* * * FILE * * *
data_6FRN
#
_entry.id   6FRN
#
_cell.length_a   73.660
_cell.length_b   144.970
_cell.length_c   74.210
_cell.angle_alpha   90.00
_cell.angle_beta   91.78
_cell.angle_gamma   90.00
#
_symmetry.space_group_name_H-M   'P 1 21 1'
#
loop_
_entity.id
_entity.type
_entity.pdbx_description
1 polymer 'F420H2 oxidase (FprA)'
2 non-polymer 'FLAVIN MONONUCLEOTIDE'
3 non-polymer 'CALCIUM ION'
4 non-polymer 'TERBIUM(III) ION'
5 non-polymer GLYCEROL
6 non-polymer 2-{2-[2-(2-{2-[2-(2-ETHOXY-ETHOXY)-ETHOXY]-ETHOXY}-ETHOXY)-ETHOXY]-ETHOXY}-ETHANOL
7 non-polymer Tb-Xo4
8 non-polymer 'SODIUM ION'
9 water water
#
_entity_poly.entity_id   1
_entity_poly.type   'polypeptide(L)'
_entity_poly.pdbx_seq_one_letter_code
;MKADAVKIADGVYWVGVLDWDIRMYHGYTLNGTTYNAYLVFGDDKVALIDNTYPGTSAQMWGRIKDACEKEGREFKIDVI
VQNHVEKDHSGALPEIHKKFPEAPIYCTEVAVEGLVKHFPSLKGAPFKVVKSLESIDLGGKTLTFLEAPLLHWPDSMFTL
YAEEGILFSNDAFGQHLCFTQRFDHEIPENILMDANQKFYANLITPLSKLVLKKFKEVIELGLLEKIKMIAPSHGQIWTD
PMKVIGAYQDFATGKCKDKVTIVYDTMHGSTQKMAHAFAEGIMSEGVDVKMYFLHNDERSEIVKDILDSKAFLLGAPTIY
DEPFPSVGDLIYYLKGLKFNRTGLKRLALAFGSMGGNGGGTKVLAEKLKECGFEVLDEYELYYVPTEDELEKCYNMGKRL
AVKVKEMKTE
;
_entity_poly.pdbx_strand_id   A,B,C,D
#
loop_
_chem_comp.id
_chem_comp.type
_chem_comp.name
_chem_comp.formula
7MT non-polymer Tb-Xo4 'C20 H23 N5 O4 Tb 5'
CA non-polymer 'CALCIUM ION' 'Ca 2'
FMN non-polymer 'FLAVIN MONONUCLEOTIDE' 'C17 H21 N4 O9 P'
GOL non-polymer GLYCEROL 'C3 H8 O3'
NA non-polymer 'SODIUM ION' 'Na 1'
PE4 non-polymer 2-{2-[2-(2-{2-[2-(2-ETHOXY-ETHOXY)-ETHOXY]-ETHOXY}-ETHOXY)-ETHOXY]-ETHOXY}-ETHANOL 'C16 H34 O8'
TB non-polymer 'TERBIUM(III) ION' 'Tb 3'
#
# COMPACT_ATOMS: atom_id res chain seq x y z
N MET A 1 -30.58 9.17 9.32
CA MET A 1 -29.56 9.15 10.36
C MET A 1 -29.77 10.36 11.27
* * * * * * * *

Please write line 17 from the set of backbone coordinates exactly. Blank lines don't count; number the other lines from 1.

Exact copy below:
_entity.pdbx_description